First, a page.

The devil vs. Miss Jones

Put your money on Sharon Jones & the Dap-Kings


By Lilan Kane

MUSIC A contemporary throwback, Sharon Jones & the Dap-Kings sound like they stepped right out of Curtis Mayfield's 1972 soundtrack for Super Fly (Rhino/WEA). Authentic soul music is hard to come by these days, but recording on 8-track reel-to-reel with some of the funkiest live musicians and one of the baddest soul singers on the planet, the group has successfully recreated and updated a late 1960s to early '70s soul sound. In the process, it has captured a devoted fan base, selling out shows worldwide and gigging everywhere from the North Sea Jazz Festival to The Colbert Report. This journey has been no easy task, as made clear by the title of a new album: I Learned The Hard Way (Daptone).

The super soul sister with the magnetic je ne sais quoi has had some strong trailblazers to look to along the way. Asked over the phone who she would most like to perform with, Jones answers without hesitation: "I always wanted to sing with Mr. Brown." Indeed, her favorite memory is meeting the Godfather of Soul in April of 2006. She's also covered his track "I Got The Feelin'." James Brown "changed my life," Jones says. A longtime lover of soul music, she had difficulty finding her place in the industry. Breaking the mold of Disney tween sensations and autotuned pop stars, she faced rejection and prejudice. Music industry image and its underlying injustices allowed record execs and DJs to tell her she was too black. Her response? "Damn right. I'm black and I'm proud."

Brown hasn't just been a key influence for Jones — he also helped inspire the music and the sound of the Dap-Kings. In 1996, the group's bandleader and bassist Gabriel Roth (a.k.a. Bosco Mann) invited Jones to sing backing vocals on a Lee Fields session, an experience that prompted a friendship and musical relationship between the two. An avid Brown fan, Bosco has collected every obscure JB record he could get his hands on since college. Over the years he's brought together some of the best musicians in the New York area to form the Dap- Kings. The band is highly sought after for session work, especially after its contributions to Amy Winehouse's Back To Black (Republic, 2007).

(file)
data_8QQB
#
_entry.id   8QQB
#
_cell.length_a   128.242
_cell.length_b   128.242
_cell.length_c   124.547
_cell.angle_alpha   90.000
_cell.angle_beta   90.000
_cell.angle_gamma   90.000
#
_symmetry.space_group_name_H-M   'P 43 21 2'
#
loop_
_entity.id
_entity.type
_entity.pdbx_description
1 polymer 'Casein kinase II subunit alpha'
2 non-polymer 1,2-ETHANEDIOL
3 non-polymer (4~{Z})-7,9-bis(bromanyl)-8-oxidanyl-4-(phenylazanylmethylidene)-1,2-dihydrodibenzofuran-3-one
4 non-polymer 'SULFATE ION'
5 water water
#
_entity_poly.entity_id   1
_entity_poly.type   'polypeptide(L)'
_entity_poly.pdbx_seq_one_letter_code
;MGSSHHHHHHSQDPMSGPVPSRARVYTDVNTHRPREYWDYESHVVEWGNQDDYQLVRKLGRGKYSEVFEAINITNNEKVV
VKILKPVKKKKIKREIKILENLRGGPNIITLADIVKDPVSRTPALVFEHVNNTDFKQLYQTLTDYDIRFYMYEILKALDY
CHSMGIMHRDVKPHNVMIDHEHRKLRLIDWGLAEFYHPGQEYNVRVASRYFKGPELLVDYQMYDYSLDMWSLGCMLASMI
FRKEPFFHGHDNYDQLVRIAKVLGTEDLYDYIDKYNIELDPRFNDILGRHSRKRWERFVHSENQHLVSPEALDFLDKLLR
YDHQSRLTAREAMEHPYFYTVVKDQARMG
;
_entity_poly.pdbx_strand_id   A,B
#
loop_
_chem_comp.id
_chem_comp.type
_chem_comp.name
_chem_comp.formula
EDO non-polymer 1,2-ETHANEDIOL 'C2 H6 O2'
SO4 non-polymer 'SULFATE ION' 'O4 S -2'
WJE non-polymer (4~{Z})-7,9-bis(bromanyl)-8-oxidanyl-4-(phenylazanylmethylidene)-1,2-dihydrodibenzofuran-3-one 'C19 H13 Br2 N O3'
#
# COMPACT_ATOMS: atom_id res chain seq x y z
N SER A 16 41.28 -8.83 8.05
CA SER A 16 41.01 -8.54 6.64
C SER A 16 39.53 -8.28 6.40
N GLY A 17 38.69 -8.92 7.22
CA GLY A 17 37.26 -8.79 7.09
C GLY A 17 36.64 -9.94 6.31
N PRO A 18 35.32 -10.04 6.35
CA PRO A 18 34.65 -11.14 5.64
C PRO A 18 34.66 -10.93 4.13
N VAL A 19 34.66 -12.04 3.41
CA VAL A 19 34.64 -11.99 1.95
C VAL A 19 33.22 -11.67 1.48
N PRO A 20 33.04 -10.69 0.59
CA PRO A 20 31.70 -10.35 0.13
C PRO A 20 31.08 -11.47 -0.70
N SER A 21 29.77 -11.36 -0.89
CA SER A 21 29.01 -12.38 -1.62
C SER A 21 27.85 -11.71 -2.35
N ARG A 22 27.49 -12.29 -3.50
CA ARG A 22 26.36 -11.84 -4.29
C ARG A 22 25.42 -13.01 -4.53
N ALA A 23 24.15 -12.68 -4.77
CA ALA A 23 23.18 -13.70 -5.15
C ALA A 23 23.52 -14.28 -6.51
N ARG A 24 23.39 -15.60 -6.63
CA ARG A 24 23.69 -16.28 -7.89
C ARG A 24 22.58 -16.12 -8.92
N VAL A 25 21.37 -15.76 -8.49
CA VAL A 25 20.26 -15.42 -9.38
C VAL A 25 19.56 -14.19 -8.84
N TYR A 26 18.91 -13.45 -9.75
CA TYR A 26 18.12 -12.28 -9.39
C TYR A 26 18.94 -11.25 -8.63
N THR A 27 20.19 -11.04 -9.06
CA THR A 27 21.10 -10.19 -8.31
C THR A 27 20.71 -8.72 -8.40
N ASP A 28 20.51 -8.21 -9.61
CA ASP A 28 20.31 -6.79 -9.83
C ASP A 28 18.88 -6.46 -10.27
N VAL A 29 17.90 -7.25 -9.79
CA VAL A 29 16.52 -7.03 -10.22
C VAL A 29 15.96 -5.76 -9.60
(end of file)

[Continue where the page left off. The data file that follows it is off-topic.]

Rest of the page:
Jones fans know and love her brilliant remake of Janet Jackson's 1986 hit "What Have You Done For Me Lately?" Interviewing Jones, I had to ask who had the genius idea of covering the song. Turns out it was a family affair — Bosco's sister brought the song to the table, and Bosco made a killer arrangement, resulting in one highlight of the 2002 debut, Dap Dippin' with Sharon Jones & The Dap-Kings (Daptone). People can't be blamed for thinking that Jackson had covered a Jones song, and this time-tripping is characteristic of Sharon Jones & The Dap-Kings' sound. The group's first 45s were undated, and even soul music collectors often were fooled into thinking they had somehow missed them while on crate-digging missions to discover the most underground soul recordings.

I Learned the Hard Way is, of course, soulful. But beyond that, it's socially and politically aware. Jones' favorite track, "She Ain't A Child No More," is about an abusive mother and the painful yet newfound triumph experienced by her grown child. The subject matter is heavy indeed, but the song is written and performed in a way that exudes strength and courage. Another song, "Money," is a clever twist on unrequited love. Recorded five years ago, it has finally made it onto a record — with perfect timing. "Money, where have you gone?" Jones wails. "Money, why don't you like me?" Many people will find themselves singing along, mad that the money has up and left. With 10 other wrenching songs, the whole record packs some serious heat.